Until our educational systems are seen as relevant enough to warrant enough of our collective contributions, there will not be enough individualized attention in education. We will have systems in place that are best suited to address the more basic needs of every student, even if the approach is rigorous and boring. As my educator friend said to me, “how does 2 teachers take 80 students on a weeklong backpacking trip?” My answer, now clear to me, “you don’t.. we do”.

That is the key. Education is not something someone else does for us. It is something we all do together, and for each other. Education is not something that happens in a building, or on a chalkboard. I mean, it can happen there too, but real learning comes from everywhere and anywhere. We have to not only open our eyes, but our minds too. We all learn in many different places, of course. I think it is important to recognize when we are learning, and how we are learning so we can strengthen and perpetuate our methods to be most effective.

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30 Years Old

Let diligence temper my ambition.
Let ambition fuel my success.
Let success be graceful and noble.

 

About 3 weeks from now is my 31st birthday. I wrote this note last year, to guide my way into this newfound adulthood of thirties.

Looking back on the year passed, and wondering where I grew, where I failed, and what can make the next year great.

I am glad I unleashed the beast in me and began to write. I must approach it will care, and thoughtfulness. I must be modest and accept defeat, but award my accomplishments. I must move forward and strive to improve in this endeavour (yes, I like the british ‘u’ in certain words…)

Should we all take this moment, our birthdays, and reflect on what we can do better for the world and ourselves? Can we afford the serious time and critically analyze our year prior, take note of the mistakes and learn from them? I think we can, I think we all can….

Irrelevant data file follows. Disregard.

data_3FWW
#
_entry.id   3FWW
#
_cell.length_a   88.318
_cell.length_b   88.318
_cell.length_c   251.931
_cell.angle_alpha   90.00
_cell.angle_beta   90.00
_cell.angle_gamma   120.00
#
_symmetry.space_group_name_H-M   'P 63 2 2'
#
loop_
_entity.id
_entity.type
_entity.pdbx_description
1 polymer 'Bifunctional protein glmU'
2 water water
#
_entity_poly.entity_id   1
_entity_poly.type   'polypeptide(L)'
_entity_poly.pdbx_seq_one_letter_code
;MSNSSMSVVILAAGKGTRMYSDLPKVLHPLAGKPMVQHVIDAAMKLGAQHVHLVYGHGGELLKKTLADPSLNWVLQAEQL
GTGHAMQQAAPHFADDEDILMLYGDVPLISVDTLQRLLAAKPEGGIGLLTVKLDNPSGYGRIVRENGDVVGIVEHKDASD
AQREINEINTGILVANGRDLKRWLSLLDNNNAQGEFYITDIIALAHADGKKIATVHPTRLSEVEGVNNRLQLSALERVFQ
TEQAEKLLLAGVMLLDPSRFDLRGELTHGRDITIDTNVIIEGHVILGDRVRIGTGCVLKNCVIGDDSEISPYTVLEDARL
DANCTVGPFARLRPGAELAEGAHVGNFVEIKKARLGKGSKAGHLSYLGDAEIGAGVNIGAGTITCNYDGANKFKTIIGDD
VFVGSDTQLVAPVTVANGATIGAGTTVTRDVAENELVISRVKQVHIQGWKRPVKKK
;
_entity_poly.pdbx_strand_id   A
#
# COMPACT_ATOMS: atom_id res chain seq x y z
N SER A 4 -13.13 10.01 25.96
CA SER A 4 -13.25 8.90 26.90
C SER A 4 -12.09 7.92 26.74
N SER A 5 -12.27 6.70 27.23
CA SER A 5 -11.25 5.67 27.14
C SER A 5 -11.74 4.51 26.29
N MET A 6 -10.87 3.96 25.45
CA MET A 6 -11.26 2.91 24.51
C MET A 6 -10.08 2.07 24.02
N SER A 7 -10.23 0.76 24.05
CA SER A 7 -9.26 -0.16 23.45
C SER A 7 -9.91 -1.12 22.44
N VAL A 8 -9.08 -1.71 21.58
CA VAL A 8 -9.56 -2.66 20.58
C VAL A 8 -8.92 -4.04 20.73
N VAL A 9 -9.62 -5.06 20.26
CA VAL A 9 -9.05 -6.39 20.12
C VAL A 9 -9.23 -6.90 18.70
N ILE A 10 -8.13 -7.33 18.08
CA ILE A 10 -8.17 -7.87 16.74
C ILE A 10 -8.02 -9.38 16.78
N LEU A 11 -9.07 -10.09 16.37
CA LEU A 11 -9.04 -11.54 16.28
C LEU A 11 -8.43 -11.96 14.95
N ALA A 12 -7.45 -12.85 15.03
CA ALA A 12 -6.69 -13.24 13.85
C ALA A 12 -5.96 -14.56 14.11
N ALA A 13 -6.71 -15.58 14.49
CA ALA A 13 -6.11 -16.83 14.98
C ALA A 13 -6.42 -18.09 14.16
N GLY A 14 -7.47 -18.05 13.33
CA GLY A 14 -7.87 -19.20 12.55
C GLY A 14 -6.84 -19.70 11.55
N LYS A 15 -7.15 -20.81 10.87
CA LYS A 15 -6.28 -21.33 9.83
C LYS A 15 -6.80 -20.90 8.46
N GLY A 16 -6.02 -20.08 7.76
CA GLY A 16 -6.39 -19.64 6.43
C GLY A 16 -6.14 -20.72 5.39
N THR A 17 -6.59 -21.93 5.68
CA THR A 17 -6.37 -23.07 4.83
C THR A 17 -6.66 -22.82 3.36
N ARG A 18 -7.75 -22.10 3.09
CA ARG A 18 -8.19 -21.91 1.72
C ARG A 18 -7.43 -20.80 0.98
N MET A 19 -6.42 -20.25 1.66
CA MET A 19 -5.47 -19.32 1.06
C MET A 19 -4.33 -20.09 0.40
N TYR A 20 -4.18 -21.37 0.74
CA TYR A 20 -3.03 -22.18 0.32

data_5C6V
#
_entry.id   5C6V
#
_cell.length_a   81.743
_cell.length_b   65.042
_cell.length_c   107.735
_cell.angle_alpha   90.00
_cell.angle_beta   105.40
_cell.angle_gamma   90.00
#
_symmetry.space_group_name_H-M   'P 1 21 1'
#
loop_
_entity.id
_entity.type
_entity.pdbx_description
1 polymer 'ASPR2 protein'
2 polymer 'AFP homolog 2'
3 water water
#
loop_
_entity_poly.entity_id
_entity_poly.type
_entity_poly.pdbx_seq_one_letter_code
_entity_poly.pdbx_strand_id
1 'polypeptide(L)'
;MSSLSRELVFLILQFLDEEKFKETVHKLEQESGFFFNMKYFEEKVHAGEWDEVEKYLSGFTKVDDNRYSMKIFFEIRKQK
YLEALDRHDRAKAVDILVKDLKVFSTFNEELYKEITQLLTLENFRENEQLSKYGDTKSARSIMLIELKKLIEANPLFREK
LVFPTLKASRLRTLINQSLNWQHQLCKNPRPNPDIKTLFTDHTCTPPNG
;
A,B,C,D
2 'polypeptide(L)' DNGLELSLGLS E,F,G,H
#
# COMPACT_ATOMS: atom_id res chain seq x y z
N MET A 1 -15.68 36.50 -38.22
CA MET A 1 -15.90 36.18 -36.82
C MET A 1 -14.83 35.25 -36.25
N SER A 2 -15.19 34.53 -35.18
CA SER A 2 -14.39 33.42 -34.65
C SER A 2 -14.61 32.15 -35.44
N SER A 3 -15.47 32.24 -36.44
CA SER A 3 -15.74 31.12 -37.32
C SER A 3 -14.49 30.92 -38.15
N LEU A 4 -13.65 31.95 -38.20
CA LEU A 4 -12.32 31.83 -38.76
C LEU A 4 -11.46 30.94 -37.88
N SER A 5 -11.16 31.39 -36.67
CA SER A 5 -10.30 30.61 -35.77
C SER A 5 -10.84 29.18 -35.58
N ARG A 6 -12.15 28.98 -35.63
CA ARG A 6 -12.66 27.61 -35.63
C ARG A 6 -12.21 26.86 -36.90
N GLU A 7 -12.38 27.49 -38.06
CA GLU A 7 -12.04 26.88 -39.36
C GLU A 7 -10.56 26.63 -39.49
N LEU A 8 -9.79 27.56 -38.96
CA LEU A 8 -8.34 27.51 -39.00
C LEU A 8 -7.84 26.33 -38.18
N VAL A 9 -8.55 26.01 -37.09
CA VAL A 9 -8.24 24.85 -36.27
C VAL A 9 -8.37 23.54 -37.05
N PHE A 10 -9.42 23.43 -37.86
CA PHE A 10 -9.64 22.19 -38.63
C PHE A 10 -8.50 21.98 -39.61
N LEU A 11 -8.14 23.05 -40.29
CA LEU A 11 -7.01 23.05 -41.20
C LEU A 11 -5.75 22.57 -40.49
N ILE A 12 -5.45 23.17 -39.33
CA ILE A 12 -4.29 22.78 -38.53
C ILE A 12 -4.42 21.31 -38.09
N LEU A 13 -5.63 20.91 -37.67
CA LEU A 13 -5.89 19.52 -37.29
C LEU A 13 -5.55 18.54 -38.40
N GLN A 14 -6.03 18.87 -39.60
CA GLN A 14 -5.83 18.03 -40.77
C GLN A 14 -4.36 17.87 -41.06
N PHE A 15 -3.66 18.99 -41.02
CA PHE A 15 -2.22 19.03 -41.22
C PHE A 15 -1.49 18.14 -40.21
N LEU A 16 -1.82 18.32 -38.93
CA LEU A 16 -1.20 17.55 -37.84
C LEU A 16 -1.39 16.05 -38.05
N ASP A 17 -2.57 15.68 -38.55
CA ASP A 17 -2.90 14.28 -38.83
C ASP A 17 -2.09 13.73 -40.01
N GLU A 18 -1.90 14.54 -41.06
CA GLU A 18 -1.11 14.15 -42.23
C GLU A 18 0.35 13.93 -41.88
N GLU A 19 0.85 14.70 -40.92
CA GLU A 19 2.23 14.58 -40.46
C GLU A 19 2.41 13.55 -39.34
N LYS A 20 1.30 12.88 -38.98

Next years poem is on the way, stay tuned!

Leaders initiate opportunities.

Being a leader means you have to try first.
You initiate.
You can visualize what questions to address in order to be successful with your goal.

Where do leaders get this?
Some are driven by an internal fire to fulfill a quest, or a vision of a better future. That can be simple, as long as you know where you are going and your intentions are positive.
How do leaders do this?
Initiate conversation, open the airwaves with those around you. Most people will be surprised that if this is done cautiously and with respect for your surroundings, there are opportunities screaming your name around every corner. Create a vivid and in-touch community through your dealings.
And please, don’t just facebook status update all the crap you are selling. That is not engaging.

Example please?
Offer to volunteer, it may or may not be needed. Yesterday my offer was taken! I am happy when my local library asked for my help (after I offered of course) with the work of organizing some of the functions I actively participate in. Instead of being a patron, now I am an involved community member. A program I support is enriched through the fruits of my labor, this is better than only voting to increase the tax funding… my time adds value too. I can also bring together a few others who regularly engage in the same functions to see if they want to partner the work, or brainstorm with me, or help in the process of creating the event. I have casually accepted a potential leadership role in my community because of initiation.

Leadership is not waiting for someone else to do it for you.
In August 2011, when the first round of national budget talks fell through, my facebook status originated from frustration with all of the rhetoric from media and lawmakers. It went something like this, “Why do news writers assume it is the governments job to create jobs? Are we not ambitious enough as individuals to find and create our own opportunities?”

As you can imagine, this garnered some back and forth, but my thought is still the same. Regardless of regulations, or other strategies politics has to manipulate society according to the benefit of one party or the other… we have a collective interest to do better for ourselves and the nation as a whole. So get out there and get your skills, and get to work making your work. Don’t sit behind a desk at home, filling out mindless applications for nowhere jobs, you can do so much better than that.

 I am a leader and I am proud of my accomplishments.

So, here I am. Creating my own opportunities. It is not easy to make the first move, take the risk of putting yourself out there. If you do it, the right way for you, it will carry you forward. Not every attempt will be successful, learn from the experience and move forward.

What are you doing to initiate your opportunities??? Please share if you care….